In most cases, victims have a lot to lose, said Philip Moniz, a detective with Homeland Security Investigations Task Force in the Charleston County Sheriff’s Office. Safety, living arrangements and basic life necessities could all be in jeopardy if they cooperate with law enforcement or try to leave.
“A lot is held over their head, which is how it turns into trafficking,” Moniz said.
It’s a process of breaking a person down over time to a point where the victim feels isolated, Bastoni said.
“She feels like this is her only hope. And a lot of our victims come from broken homes or homes where they don’t really have anyone they can call,” Bastoni said.
By the time police get involved, some may not realize they are a victim. Others may be too scared to talk.
Low Conviction Rates
Earlier this year, Richland County deputies spotted a 20-year-old woman sprinting from a car in a motel parking lot. They caught up with her and found her covered in bruises, Jackson said.
She had been sold from one person to another, she told the deputies. She was sitting in a car with a man who had already forced her to have sex with someone for money, and he wanted her to do it again. She couldn’t take anymore, so she ran.
But she refused to say who that man was, Jackson said. She didn’t trust the police.
“She probably felt the safest thing for her was to not talk to us,” Jackson said. “But I wish she had talked to us because we could have offered her a lot of help.”
An arrest was never made in this case, highlighting the importance of victim cooperation. Officers may know exactly what happened, but without a victim, they don’t have a case.
It’s different for children. Law enforcement doesn’t need a child’s cooperation, and they’re usually placed in the custody of a state agency, making them easier to locate for trial.
Even then, it’s tough to get a conviction. Between July 2017 and June 2018, 18 cases of trafficking a minor were resolved in S.C. circuit courts. Three resulted in a guilty plea and the rest were dismissed, according to data from the S.C. Judicial Department.
All 21 cases of trafficking an adult were dismissed.
“The dismissal rate doesn’t mean nothing is happening with the cases. It means nothing happened on that individual charge,” said Abee, the assistant attorney general.
Prosecutors may agree to drop the trafficking charge — which carries a punishment of up to 15 years in prison, with an additional 15 years if the victim was a minor — in exchange for a guilty plea for a lesser offense, she said.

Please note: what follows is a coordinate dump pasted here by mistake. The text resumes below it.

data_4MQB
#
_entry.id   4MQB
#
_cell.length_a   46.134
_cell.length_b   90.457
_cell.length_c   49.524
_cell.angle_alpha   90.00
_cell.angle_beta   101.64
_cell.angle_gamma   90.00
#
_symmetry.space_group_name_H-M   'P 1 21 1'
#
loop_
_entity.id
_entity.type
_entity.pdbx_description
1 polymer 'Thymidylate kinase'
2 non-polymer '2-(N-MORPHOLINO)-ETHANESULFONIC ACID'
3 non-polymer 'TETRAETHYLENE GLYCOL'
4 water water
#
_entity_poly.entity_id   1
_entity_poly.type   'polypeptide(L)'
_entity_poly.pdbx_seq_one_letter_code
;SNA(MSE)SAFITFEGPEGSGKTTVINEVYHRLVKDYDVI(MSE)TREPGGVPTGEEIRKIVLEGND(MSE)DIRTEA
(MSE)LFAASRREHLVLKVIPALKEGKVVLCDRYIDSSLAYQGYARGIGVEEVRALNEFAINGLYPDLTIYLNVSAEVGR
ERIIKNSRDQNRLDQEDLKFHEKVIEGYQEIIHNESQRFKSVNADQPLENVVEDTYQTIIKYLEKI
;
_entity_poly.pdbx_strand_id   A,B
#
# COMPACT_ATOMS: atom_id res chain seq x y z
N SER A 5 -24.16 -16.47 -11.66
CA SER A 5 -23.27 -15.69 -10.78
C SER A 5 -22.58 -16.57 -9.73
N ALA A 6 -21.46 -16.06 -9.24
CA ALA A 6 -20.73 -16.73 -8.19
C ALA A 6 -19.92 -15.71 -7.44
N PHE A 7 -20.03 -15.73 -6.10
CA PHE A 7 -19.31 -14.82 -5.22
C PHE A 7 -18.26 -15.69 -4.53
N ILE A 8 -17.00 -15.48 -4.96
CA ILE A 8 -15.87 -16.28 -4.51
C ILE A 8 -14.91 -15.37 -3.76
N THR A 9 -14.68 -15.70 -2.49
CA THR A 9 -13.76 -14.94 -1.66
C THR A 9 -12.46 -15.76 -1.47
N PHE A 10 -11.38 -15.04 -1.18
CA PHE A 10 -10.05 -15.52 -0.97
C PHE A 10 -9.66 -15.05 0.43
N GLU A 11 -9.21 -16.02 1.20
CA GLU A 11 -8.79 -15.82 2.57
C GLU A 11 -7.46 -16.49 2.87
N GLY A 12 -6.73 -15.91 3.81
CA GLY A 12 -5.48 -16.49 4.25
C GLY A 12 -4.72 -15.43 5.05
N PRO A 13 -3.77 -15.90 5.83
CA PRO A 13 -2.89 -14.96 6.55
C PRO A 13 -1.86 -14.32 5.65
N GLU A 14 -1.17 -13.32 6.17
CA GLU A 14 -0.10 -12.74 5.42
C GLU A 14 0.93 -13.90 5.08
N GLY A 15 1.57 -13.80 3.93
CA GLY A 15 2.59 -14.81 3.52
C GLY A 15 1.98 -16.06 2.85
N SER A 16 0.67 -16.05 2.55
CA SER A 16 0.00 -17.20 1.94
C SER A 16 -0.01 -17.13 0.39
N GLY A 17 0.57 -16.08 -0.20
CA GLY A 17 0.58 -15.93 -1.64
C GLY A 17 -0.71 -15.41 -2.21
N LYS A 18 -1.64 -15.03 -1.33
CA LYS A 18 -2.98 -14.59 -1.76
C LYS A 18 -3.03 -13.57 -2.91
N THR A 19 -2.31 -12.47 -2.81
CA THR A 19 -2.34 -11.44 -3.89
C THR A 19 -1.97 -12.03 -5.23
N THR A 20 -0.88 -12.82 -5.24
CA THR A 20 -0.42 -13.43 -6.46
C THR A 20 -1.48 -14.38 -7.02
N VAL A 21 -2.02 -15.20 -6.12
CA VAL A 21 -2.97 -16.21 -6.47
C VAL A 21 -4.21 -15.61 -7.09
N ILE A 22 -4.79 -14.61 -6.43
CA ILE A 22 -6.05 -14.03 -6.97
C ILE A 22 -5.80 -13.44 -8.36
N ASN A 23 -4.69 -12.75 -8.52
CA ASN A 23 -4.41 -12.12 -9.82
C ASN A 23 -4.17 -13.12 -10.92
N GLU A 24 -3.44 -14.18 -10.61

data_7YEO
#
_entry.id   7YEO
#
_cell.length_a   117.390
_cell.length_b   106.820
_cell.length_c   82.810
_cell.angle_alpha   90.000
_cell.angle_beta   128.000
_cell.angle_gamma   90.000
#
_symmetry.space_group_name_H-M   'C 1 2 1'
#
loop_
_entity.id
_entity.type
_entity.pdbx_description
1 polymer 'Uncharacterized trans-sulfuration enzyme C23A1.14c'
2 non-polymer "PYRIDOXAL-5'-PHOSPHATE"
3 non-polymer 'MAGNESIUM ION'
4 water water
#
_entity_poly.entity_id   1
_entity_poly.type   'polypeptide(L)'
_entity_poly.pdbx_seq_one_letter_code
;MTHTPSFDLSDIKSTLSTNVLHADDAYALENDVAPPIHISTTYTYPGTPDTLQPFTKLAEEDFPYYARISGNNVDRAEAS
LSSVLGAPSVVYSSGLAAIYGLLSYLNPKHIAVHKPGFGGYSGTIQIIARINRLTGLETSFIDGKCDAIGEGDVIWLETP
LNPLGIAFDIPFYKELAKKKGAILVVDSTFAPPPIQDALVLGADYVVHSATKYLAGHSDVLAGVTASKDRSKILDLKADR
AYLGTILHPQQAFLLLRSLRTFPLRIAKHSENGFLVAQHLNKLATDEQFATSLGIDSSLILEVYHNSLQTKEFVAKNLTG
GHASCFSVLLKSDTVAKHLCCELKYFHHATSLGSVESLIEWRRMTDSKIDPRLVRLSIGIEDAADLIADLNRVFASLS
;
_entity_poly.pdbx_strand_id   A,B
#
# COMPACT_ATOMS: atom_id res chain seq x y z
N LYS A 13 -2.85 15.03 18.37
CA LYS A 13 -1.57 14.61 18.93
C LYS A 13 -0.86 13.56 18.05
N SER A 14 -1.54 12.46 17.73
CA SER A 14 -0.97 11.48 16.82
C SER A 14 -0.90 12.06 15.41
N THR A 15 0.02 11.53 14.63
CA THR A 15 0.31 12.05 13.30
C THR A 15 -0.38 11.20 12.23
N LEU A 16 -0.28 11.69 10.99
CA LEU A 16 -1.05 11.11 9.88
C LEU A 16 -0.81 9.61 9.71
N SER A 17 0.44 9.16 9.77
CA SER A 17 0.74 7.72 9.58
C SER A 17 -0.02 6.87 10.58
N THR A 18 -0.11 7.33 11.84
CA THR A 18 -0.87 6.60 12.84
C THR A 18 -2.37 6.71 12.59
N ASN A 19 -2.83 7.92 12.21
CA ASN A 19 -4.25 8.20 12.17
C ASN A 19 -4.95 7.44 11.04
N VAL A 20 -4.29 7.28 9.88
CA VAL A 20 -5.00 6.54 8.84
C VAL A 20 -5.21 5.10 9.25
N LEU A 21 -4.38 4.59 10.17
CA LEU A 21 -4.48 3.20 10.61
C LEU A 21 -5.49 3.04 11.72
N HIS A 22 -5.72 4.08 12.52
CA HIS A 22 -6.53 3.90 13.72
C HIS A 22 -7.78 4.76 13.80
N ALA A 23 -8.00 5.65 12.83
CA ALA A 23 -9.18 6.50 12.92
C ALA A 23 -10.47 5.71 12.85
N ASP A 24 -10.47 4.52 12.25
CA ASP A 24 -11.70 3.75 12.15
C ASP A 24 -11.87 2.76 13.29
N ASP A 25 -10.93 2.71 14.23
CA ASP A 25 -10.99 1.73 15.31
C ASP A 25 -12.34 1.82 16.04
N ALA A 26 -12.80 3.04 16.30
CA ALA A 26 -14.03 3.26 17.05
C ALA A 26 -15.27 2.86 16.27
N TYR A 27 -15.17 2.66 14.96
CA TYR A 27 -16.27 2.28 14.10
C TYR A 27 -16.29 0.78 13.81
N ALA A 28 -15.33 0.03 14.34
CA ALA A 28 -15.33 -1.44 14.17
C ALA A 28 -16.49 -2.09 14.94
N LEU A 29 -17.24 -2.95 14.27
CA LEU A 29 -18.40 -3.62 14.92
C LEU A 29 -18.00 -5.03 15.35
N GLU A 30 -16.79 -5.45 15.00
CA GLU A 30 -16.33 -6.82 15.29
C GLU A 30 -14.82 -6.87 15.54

“Sometimes you see pleas worked out because getting a conviction is more important than the length of the sentence,” Weiss said. “The sentence may not be as long as you would want it, but it keeps the victims from having to testify and go through it.”
Victims’ services are made available to people whether an arrest is made or not. But for those who do cooperate and identify the trafficker, it’s a long road to prosecution.
Law enforcement and victims’ advocates work to get survivors into long-term treatment facilities so they can receive the help they need while the case is working its way through the justice system. It also helps them keep tabs on the victim when it comes time to go to trial. But sometimes it doesn’t always go according to plan.
“We’ve had cases where we’re working to get the case ready and the victim is missing,” Weiss said.
‘It’s an ongoing process’
The S.C. Human Trafficking Task Force was established when the law that criminalized human trafficking passed in 2012. Comprised of more than 300 members of law enforcement, state agencies and advocates, the task force has embarked on a statewide education campaign.
The goal is for people — whether those in positions of authority, or everyday citizens — to recognize a victim when they see one and connect them with the help they need.
Through that campaign, as well as the state’s efforts to begin tracking the crime, law enforcement is recognizing the problem and changing the way they approach victims. Nonprofit organizations are stepping in to provide services and helping them on the road to recovery.
The state has three long-term programs for trafficking victims — Jasmine Road in Greenville, Doors to Freedom in Charleston and soon Lighthouse for Life in Columbia — and efforts are underway to open a second emergency intake center for people recovered from the streets.
As awareness, service providers and the number of facilities grow, the state’s ability to identify and protect victims will improve, potentially giving victims the time they need to process what happened and cooperate with an investigation, S.C. Attorney General Alan Wilson said.
“It is an ongoing process. We could always do more,” Wilson said. “But I don’t compare us, or anyone for that matter, to the perfect standard. I compare us to where we were several years ago. I think we, as a state, as a community, have grown leaps and bounds.”